Picture taken on Corso Garibaldi north of Piazza Moscova. The building in the middle is the “Centro Bonsai” – and the tallest building in the block. Italy – great at design, rubbish at artificially restricting vegetative growth.
Posts Tagged ‘Milano’
We must say it is good to get back to the comfort of the Zona Tortona press room and an ice cold cola – although we must report that the focaccia’s sadly seem to be finished :(
The first port of call for our second “off Salone” sojourn today was “Fake it Easy“ Czech design studio Koncern who have produced a range of products with the – alleged – aim that they should be copied.
In the smow(blog) we have often discussed the subject of original and copies and we would loved to have discussed the topic with the designers – sadly they are all in Prague. But watch this space. The idea for the range, however, arose after at least one of the teams designs was stolen and faked. An event which caused the designers to consider what it meant when a design is “stolen” and came to the conclusion that the meaning of the work changes – a bit like when Czechoslovakia “copied” post Warsaw Pact German unification by splitting into two countries. Same idea, just different.
The products themselves are an outrageous and original selection of glass products – we especially liked the water carafe, but als the beer glass with the joystick handle greatly appealed to our sense of design with a purpose.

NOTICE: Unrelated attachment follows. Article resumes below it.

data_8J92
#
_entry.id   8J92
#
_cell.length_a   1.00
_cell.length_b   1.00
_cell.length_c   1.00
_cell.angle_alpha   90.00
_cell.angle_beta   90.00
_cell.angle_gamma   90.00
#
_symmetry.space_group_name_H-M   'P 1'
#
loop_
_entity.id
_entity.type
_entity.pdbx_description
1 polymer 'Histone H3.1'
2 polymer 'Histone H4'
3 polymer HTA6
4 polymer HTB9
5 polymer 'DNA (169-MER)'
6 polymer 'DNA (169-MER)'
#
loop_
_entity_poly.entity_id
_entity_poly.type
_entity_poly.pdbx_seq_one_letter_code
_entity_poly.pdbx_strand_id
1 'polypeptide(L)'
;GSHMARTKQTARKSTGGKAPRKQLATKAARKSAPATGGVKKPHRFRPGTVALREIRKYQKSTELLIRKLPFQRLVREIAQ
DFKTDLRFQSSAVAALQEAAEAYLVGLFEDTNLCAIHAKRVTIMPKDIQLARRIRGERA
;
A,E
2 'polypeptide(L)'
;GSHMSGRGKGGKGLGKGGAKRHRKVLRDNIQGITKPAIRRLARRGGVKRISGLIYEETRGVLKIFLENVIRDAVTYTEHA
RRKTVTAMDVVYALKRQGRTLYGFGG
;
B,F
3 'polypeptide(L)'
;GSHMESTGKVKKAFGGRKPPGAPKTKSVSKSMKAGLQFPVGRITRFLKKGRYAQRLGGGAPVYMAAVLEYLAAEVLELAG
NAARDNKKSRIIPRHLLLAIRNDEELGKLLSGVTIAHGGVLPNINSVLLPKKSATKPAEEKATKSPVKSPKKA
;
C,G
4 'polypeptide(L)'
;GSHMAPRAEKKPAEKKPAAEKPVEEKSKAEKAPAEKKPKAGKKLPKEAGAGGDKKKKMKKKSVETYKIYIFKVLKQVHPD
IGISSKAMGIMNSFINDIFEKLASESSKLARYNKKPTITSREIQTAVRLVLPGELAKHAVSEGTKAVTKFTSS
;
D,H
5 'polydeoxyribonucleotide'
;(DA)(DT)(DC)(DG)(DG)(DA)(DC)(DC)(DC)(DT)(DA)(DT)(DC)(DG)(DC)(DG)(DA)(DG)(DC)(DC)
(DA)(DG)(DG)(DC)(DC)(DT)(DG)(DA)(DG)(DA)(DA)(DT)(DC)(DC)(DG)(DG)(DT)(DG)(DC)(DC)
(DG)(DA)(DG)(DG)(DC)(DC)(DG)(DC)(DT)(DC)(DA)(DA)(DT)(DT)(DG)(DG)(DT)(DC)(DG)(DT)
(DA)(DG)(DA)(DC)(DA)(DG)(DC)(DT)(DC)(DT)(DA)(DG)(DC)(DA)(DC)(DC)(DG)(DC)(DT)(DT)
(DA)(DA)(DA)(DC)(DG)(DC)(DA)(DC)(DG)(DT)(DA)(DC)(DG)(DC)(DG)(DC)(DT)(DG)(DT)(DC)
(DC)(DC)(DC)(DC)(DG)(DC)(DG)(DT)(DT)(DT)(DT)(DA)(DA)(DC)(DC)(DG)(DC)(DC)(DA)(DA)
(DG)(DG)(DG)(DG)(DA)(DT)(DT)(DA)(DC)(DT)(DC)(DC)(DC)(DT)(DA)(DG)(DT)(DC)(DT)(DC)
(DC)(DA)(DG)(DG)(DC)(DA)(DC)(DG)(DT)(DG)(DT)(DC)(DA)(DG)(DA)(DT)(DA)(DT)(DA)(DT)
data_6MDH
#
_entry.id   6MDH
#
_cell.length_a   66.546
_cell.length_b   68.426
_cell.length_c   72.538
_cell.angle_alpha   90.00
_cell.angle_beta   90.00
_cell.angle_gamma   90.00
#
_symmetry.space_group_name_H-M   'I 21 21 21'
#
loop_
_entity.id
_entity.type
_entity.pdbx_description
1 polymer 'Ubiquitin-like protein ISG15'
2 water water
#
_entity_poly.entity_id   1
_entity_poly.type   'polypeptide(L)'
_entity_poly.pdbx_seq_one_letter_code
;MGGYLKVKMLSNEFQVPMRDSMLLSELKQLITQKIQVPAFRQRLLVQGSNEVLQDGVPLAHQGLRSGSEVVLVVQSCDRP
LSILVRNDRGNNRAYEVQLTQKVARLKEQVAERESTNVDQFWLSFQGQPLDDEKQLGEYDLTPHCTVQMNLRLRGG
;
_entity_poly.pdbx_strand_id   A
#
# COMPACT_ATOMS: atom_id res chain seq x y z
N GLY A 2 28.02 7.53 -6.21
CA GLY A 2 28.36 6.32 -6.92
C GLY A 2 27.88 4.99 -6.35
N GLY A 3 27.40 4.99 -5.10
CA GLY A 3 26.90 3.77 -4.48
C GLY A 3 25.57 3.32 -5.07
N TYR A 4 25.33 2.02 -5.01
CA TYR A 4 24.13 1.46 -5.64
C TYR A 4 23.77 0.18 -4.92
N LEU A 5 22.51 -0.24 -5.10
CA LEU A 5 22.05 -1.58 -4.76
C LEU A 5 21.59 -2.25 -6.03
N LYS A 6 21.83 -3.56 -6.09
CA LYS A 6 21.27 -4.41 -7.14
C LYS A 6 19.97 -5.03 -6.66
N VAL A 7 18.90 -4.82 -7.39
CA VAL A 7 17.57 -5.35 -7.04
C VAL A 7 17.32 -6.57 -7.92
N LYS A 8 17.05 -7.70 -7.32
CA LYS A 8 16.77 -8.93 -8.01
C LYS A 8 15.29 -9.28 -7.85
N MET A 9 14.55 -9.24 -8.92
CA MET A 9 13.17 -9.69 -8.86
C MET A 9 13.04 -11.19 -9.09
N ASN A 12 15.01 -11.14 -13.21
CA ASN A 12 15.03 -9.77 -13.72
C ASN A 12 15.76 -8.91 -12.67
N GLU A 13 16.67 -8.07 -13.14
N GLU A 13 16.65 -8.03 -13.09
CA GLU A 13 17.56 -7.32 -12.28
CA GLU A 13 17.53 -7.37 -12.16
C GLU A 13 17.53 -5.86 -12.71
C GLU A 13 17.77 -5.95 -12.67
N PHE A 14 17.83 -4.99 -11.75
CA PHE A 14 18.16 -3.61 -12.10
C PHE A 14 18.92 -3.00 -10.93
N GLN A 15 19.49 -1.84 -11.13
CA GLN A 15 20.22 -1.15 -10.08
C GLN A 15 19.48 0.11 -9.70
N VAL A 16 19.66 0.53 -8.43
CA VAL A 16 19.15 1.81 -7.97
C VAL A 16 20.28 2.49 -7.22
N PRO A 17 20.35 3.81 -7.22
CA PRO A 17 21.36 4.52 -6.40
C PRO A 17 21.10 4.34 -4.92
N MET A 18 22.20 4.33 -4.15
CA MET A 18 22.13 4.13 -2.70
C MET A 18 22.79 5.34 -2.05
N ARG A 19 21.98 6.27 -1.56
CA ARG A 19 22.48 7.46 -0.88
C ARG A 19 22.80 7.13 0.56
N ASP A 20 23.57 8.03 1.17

On a similar subject, what do you get if you take a Wiggle Stool from Frank Gehry and stretch it a little? A Snake by Unusual Designs from Ragusa, Italy. When we first saw Snake we thought “copy”; however, having considered it for a moment or two and having looked at it a couple of times – at the end of the day the designers have taken the concept, but improved it so that one can actually use the space between the folds. Whereas you’d have to try really hard to get a book in the folds of a Wiggle Stool, with a “Snake” you have seat and book holder in one – perfect for the garden or balcony.
We’re now going to leave Tortona and head of little to the North to check out a few more shows…final destination is a cocktail party with some Belgians.
But before we go join us on a walk down Via Tortona … we tried to recreate that grainy, amateur, Super 8 feel, because what with all the retro sunglasses in Milan its as if “House” never happened. Hopefully the film will give an impression of what and where and how.
After 3 days at the Milan exhibition centre we’re giving it a miss today and spending the whole day “off-Salone”